Newsletter 1.3
Featuring 6 new antennas of which 4 are user requested!

As mentioned in Newsletter 1.2, we place a high priority on developing and including antennas that have been requested by users. 4 of the antennas added in 1.3 are user requests!

The focus of this newsletter is to provide you with a brief overview of each new antenna in the database. This will help you identify any new antennas that you should be aware of, without having to spot the updates in the program itself. Detailed information on each of these antennas is available inside Antenna Magus 1.3.

Thank you to all who submitted information about new antenna designs. If you have any information (papers, design information, measurements and models) that you want to share with us, please forward it to us or communicate through your local reseller.

What's new from 1.2 to 1.3?

Six new antennas have been added to the database from version 1.2 to 1.3. Each of these antennas have unique design topologies.

Linear resonant waveguide slot array with longitudinal broad-wall slots

The Linear resonant waveguide slot array brings something completely new to Antenna Magus. It is the first array of its kind included in the database and this antenna has been requested by a number of people.

Waveguide slot arrays are typically used at microwave frequencies and are particularly popular for radar applications. They are robust, low-loss and can be used in high-power applications.

The Antenna Magus design is very flexible, allowing you to design for a specific gain or beamwidth and to choose the taper that you would like to design for. The internal performance estimation in Antenna Magus takes only 30 seconds to complete and exported models allow the number of slots as well as the position of each slot to be adjusted!

Image of the Linear resonant waveguide slot array with longitudinal broad-wall slots.
Gain pattern of a 20 dB Linear resonant waveguide slot.

Coaxial-cavity horn

Although this is not a user requested antenna we decided to include it due to its usefulness when needing a feed for a prime focus reflector antenna with small focal-length to diameter (F/D) ratio.

Since the reflector geometry is fixed (parabolic), the performance of a prime focus reflector antenna depends primarily on the characteristics of its feed. To achieve good aperture efficiency the feed should illuminate the reflector uniformly. Popular feed antennas like the conical horn, dielectric rod antenna and corrugated horn do not lend themselves to optimal illumination for deep reflectors (F/D ratios less than 0.35) as their radiation patterns taper monotonically from a peak gain at broadside. The coaxial-cavity horn can provide a broader, almost-uniform illumination which is better suited to deep reflectors, as shown in the 2D and 3D radiation patterns below.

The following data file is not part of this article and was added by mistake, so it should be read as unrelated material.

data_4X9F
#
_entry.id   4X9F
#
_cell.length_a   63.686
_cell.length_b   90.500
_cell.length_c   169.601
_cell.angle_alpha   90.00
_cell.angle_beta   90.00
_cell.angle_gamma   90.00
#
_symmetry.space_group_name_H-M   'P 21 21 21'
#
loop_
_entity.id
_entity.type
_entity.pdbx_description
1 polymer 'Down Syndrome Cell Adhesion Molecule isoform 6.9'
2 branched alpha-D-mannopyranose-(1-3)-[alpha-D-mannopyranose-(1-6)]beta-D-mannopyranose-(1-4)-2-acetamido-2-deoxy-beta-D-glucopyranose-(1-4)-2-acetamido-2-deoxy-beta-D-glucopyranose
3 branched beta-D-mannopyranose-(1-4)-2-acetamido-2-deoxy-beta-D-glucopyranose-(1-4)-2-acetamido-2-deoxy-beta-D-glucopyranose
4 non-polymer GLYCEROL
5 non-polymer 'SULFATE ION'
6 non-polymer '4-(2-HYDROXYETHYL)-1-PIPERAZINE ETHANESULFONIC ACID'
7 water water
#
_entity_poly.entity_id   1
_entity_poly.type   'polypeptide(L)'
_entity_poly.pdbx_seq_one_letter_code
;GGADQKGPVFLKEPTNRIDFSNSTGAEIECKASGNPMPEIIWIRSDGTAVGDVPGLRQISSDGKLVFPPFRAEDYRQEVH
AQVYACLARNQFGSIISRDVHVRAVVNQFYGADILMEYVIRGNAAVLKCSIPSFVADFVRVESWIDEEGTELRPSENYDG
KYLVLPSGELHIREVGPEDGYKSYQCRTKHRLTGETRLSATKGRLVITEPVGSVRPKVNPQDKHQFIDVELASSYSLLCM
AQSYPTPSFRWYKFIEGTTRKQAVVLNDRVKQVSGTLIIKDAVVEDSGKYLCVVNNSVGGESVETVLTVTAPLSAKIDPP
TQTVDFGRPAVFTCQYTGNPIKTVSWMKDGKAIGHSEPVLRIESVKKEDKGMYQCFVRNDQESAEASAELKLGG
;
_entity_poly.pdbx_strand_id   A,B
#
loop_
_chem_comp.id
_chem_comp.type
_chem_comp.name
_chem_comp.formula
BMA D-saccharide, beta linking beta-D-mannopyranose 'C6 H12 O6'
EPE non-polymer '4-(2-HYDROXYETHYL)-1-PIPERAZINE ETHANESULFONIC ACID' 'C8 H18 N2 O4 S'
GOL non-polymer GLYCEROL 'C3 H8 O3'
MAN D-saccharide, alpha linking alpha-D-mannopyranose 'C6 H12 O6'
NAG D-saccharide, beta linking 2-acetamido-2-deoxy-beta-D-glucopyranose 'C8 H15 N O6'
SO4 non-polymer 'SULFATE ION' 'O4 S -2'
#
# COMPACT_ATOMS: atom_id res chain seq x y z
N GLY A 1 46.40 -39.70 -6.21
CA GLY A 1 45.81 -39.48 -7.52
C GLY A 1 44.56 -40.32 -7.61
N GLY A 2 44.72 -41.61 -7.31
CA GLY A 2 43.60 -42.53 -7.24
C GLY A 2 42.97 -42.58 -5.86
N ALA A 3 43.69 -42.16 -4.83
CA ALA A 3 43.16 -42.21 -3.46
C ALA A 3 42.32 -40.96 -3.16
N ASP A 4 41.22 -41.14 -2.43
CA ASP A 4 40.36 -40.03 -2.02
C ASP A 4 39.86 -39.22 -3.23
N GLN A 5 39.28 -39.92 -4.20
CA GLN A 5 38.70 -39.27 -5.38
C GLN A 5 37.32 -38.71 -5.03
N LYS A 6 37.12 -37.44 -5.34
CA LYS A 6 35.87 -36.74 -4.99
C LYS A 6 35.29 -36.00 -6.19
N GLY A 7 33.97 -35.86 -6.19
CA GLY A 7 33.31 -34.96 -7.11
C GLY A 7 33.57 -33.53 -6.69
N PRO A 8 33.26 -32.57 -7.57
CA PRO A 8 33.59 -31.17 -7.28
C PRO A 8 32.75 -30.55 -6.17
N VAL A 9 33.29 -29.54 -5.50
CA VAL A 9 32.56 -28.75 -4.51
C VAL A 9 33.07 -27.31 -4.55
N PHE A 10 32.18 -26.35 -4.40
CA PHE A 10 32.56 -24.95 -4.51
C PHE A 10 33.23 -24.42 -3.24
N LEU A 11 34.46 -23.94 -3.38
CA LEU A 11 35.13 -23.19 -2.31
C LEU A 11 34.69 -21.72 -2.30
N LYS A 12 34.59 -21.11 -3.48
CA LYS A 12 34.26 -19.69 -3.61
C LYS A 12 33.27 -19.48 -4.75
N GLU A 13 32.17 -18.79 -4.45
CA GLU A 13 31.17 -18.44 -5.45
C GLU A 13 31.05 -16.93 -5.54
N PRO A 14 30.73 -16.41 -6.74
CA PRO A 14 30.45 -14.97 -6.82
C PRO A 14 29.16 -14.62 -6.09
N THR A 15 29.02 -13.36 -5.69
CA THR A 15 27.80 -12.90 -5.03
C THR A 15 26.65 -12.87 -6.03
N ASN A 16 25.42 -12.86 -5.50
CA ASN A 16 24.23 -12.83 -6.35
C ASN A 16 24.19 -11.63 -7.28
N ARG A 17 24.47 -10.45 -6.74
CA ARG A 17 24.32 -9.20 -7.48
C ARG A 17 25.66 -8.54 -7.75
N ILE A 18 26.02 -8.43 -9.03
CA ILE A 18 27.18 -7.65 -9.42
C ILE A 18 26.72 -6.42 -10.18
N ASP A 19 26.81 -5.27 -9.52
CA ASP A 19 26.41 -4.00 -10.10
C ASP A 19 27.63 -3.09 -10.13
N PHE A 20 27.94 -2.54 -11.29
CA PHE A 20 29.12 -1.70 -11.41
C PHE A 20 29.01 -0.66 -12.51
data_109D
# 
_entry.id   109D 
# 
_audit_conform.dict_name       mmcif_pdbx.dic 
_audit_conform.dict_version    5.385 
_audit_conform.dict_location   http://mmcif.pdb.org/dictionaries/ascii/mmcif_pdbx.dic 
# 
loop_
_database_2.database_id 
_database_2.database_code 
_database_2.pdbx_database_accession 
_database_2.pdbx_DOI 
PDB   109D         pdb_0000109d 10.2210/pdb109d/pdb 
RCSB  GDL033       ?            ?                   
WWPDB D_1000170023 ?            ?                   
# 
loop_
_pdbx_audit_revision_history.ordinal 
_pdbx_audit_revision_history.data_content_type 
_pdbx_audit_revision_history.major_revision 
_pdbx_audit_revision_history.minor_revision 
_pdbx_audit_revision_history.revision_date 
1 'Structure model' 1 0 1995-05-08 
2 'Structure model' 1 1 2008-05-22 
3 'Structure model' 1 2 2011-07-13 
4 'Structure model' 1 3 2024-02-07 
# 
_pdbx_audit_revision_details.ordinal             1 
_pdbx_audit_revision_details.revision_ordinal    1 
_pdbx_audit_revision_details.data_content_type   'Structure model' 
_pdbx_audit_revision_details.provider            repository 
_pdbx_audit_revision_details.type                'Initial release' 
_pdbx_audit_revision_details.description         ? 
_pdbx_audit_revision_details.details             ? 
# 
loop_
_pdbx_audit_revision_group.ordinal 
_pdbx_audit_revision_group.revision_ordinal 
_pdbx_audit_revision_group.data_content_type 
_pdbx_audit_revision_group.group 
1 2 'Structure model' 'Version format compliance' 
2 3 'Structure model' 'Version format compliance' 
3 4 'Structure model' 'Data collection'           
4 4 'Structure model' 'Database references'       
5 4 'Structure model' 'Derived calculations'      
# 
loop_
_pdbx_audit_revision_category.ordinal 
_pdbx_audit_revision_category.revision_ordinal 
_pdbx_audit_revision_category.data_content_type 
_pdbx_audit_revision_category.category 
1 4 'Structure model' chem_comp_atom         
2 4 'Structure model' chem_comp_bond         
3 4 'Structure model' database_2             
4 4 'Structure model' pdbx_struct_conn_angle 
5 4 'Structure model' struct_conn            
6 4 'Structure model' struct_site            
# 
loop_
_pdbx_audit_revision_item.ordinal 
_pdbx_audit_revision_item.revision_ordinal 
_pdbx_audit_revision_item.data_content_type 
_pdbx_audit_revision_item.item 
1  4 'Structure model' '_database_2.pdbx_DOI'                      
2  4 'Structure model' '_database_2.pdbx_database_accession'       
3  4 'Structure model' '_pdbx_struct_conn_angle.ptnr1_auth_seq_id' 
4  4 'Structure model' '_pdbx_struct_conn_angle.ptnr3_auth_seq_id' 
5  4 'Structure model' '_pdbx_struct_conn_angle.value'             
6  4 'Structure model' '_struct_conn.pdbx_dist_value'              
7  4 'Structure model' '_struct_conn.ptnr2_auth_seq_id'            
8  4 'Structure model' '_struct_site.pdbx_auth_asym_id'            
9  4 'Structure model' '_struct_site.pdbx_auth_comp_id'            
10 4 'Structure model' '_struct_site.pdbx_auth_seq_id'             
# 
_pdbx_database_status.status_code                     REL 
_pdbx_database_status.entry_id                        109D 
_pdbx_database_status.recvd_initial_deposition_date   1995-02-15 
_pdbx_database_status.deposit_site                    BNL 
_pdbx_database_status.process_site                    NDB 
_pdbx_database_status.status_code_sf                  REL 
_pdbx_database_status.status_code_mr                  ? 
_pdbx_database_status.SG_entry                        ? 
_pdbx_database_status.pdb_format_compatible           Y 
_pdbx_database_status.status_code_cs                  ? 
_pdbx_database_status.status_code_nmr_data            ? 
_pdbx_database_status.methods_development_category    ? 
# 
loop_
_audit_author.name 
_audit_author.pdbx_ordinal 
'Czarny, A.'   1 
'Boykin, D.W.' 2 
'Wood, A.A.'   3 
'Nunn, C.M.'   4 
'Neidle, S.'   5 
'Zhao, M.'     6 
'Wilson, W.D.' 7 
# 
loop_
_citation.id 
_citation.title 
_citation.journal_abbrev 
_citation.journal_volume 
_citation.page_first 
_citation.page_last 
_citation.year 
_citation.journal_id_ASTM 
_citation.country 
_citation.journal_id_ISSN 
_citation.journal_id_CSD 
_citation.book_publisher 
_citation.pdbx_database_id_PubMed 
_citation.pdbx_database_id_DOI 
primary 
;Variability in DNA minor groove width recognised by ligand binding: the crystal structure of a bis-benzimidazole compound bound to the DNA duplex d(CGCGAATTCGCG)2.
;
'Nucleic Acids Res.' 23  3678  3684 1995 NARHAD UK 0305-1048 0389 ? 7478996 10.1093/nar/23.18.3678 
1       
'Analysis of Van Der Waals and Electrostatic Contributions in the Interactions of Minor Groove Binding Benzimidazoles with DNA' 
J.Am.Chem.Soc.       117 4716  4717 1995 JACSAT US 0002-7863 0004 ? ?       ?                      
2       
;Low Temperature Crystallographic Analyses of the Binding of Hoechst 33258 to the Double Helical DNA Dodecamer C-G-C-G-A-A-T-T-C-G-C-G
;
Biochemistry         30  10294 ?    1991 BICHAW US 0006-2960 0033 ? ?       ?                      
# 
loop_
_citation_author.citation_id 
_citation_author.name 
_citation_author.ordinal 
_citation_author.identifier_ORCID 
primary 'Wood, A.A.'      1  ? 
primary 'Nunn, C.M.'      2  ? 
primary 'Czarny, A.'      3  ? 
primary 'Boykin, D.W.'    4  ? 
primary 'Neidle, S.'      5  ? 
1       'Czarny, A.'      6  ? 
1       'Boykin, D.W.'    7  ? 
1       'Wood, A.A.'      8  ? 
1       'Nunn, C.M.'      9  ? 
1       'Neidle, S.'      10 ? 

Image of the Coaxial-cavity horn.
2D radiation pattern.
3D radiation pattern.

Cavity backed log spiral

Cavity back spiral antennas have been requested by a number of Antenna Magus users.

The Cavity backed log spiral is typically used in electronic warfare applications. Unlike the Equiangular spiral (included in the first release of Antenna Magus) the cavity-backing results in a unidirectional radiation pattern with +- 8 dB gain. Its gain is about 3dB higher than the non-cavity-backed antenna with lower achievable bandwidth. The air-filled Cavity-backed log spiral is sufficient for medium bandwidth applications and much simpler to design and model than spirals backed with cavities containing absorbing layers.

Image of the Cavity backed log spiral.

Cavity-backed self-complimentary Archimedes spiral

Compared to the Cavity-backed log spiral this antenna has similar performance characteristics but may be easier to feed and manufacture. Impedance performance of the Cavity-backed Archimedes spiral antenna may be slightly more erratic than the equivalent Cavity-backed log spiral across the band.

Image of the Cavity backed Archimedes spiral.

Wire grid

The wire-grid array was first described by Kraus back in the 1960's as a Backward Angle-Fire Array Antenna consisting of a grid situated parallel and close to a flat conducting sheet or ground plane. When fed at the centre the antenna radiates broadside, but by feeding the grid at an edge and adjusting the dimensions of the grid cells, a squint from broadside can be achieved. Though various authors have discussed this antenna (the wire-grid as well as a microstrip version of the topology) there is still some confusion around the operation mechanism of the antenna. When the grid is located a fair distance from the ground plane (around a quarter of a wavelength) the antenna may be compared to an array of dipole elements above a ground plane, with the cell-dimensions chosen such that the array elements are resonant at the operating frequency and correctly phased to achieve the desired radiation characteristics.

By adjusting the cell dimensions and the height of the array above the ground plane one can achieve high gain over a moderate band with beam-steering possibilities as-well as a degree of impedance control. This usually requires a complex feed structure but can also be achieved by using this very simple structure.

Image of the Wire grid antenna.


The Vivaldi antenna probably got its name from its violin shaped curves. Also known as the exponentially tapered slot antenna (ETSA), this antenna is commonly used in > 3 GHz ultra wideband microwave applications. The Vivaldi was also requested by a number of Antenna Magus users. It has an end-fire radiation pattern and can produce a symmetric beam, in the E- and H- plane, over a wide frequency band.

Image of the Vivaldi.

Antenna Magus now has a blog

We are blogging about antenna related which you should find quite interesting. Go check it out at